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UN extends investigations into Lebanese assassinations

UN extends investigations into Lebanese assassinationsThe United Nations Security Council approved an international independent investigation into the assassination of Walid Eido, an anti-Syrian lawmaker, in Lebanon.  Lebanese Prime Minister Fuad Siniora requested the UN's International Independent Investigation Commission (UNIIIC) to assist Lebanese officials into the investigation of Eido's murder.  Security Council President, Ambassador Johan C. Verbeke of Belgium, stated in a letter to Council members that the UNIIIC would "extend appropriate technical assistance to the Lebanese authorities in the investigation."

The UNIIIC was established in April 2005 to investigate the murder of former Lebanese Prime Minister, Rafik al-Hariri.  Earlier this month, UN Secretary-General, Ban ki-Moon, announced procedures had begun to initiate a special tribunal to try suspects in al-Hariri's assassination.  Mr. Eido, who was killed along with his son, two bodyguards, and six bysanders, was a close friend of al-Hariri.

A UN team was sent to Lebanon last week to investigate the bomb site left from Eido's assassination.  The UNIIIC chief investigator, Belgian prosecutor Serge Brammertz, has been in Lebanon examining the details of al-Hariri's murder and providing technical assistance to authorities in 16 other cases, including the assassination of Lebanese Cabinet minister, Pierre Gemayel.

Mr. Brammertz recently resigned his post as deputy prosecutor of the International Criminal Court.  He was widely expected to succeed Carla del Ponte, chief prosecutor of the UN war crimes tribunal for the International Criminal Tribunal for the former Yugoslavia.  Mr. Ban's recent extension of the UNIIIC and the term of Mr. Brammertz presumably excludes that appointment, however.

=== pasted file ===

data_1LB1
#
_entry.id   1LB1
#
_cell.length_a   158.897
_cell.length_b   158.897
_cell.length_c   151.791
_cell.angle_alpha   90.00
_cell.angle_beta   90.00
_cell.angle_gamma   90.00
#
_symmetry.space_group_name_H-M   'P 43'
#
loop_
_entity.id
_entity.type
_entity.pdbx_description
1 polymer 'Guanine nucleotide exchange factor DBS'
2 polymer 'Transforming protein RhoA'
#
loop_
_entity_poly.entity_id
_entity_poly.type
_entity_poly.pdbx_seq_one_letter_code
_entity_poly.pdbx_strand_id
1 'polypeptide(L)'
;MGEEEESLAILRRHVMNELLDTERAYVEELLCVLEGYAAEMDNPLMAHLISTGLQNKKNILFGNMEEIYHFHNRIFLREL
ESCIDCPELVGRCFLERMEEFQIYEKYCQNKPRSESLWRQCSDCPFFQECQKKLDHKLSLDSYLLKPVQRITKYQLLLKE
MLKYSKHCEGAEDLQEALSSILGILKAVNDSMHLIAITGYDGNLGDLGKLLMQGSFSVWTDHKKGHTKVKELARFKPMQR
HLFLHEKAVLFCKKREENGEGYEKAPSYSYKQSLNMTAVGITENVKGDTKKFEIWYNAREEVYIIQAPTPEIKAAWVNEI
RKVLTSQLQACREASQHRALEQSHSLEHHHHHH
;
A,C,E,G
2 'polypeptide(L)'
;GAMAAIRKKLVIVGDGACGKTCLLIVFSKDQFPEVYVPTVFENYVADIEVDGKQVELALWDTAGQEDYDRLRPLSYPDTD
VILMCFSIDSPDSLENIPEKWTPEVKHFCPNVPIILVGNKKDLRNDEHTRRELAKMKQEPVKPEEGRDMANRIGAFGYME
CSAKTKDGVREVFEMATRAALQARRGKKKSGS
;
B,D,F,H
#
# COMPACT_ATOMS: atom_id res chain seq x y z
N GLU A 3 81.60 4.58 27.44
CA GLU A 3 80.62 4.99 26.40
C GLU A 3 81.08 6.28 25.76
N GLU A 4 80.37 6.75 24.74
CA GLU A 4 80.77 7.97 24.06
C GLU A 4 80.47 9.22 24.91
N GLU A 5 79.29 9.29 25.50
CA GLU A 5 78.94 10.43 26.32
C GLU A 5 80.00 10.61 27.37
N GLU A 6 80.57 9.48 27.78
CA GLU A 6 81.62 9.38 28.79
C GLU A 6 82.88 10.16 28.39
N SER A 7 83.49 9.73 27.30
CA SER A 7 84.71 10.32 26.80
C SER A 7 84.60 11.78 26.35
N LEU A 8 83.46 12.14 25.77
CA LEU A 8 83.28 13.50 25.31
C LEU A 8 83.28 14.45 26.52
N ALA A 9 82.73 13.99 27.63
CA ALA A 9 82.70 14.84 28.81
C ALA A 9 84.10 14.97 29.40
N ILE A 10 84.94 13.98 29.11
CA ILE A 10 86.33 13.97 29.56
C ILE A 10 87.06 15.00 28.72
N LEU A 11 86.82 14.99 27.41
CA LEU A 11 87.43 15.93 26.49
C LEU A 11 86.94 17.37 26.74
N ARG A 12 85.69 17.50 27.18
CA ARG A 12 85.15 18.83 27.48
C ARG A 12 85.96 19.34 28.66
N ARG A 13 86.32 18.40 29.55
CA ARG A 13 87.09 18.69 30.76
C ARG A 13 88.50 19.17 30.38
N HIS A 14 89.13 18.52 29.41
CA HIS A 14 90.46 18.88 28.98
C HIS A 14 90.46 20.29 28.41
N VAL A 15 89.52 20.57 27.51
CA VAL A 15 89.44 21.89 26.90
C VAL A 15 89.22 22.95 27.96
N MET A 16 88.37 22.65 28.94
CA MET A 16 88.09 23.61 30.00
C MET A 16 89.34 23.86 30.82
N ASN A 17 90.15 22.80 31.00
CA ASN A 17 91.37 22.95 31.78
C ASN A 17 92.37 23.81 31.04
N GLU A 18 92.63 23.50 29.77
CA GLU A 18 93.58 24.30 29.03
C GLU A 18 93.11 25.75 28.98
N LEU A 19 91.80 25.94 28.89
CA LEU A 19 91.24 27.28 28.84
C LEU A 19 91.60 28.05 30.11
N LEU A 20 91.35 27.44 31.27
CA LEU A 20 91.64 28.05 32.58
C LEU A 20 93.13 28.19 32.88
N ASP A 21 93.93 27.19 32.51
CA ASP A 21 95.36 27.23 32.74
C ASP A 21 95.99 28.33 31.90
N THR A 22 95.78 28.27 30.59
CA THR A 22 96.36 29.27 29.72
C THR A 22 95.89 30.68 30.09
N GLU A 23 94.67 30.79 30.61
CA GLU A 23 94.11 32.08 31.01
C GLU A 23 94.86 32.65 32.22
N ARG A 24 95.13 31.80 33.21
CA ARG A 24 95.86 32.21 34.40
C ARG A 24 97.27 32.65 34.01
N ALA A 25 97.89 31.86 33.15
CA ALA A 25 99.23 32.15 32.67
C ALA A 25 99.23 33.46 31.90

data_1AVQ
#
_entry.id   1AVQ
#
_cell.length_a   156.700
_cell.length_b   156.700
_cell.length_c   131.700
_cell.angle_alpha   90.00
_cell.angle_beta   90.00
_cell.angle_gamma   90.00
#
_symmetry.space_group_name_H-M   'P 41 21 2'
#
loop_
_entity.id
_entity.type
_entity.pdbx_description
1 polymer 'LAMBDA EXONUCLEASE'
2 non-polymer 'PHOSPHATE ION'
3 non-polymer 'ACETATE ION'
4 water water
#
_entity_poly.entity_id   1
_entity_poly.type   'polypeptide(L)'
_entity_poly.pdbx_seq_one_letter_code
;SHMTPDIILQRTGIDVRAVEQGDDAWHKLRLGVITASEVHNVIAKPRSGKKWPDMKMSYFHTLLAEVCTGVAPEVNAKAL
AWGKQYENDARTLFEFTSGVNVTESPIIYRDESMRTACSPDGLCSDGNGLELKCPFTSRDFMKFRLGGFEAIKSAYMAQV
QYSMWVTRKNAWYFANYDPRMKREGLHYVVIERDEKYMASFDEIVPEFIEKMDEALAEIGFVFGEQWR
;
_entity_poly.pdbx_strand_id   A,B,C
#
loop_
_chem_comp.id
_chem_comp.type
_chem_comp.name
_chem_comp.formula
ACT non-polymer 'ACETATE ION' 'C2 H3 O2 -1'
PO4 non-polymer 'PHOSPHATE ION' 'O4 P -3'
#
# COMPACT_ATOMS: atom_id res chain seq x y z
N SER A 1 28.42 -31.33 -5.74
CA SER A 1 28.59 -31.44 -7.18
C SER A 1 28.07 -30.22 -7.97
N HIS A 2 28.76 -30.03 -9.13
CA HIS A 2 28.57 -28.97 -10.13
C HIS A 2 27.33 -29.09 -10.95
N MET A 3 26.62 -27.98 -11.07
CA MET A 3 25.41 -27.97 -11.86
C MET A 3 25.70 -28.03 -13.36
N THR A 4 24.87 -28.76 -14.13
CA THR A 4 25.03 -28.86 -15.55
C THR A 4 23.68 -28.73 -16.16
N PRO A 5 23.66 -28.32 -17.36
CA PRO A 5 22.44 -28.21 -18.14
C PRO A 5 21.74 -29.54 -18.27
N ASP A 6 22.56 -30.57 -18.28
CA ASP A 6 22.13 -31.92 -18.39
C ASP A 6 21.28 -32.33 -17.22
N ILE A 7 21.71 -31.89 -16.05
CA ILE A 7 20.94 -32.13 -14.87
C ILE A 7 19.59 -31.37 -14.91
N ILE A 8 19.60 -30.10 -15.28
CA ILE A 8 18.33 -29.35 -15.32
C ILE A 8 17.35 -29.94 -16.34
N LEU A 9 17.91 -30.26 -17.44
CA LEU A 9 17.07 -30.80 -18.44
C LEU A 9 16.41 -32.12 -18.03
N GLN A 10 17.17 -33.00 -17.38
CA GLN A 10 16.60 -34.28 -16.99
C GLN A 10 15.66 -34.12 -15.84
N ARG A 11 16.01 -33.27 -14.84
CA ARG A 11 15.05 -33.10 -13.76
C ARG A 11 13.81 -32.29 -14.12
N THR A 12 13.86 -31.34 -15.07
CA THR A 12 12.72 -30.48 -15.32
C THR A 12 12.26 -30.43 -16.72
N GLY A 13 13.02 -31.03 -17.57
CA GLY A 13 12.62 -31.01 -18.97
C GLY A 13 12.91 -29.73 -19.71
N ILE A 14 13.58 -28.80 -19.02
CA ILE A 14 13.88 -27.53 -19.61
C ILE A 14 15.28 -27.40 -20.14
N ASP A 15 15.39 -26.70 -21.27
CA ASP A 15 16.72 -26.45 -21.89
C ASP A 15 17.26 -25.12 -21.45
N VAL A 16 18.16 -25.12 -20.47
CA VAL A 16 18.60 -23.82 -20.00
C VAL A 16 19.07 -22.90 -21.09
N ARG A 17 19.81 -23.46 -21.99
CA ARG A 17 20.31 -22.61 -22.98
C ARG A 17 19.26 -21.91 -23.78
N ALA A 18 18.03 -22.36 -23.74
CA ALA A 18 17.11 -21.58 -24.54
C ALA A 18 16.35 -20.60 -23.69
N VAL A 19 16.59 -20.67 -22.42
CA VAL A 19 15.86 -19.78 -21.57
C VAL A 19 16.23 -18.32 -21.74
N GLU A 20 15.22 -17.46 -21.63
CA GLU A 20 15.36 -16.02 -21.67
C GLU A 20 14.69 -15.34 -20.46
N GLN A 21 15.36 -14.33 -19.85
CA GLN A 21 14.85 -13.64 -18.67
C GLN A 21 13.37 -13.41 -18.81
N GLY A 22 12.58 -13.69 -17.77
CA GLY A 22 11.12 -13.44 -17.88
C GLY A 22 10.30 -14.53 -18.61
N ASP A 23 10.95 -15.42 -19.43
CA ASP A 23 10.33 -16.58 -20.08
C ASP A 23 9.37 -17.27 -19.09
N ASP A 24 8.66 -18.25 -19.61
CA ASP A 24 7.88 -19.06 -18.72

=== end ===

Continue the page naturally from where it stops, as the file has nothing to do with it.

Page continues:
The special tribunal to investigate the al-Hariri assassination was enacted on June 10th pursuant to Security Council Resolution 1757.  

Reuters/AP/UN News Agency



Daniel Graeber

Daniel Graeber is a writer for United Press International covering Iraq, Afghanistan and the broader Levant. He has published works on international and constitutional law pertaining to US terrorism cases and on child soldiers. His first major work, entitled The United States and Israel: The Implications of Alignment, is featured in the text, Strategic Interests in the Middle East: Opposition or Support for US Foreign Policy. He holds a MA in Diplomacy and International Conflict Management from Norwich University, where his focus was international relations theory, international law, and the role of non-state actors.

Areas of Focus:International law; Middle East; Government and Politics; non-state actors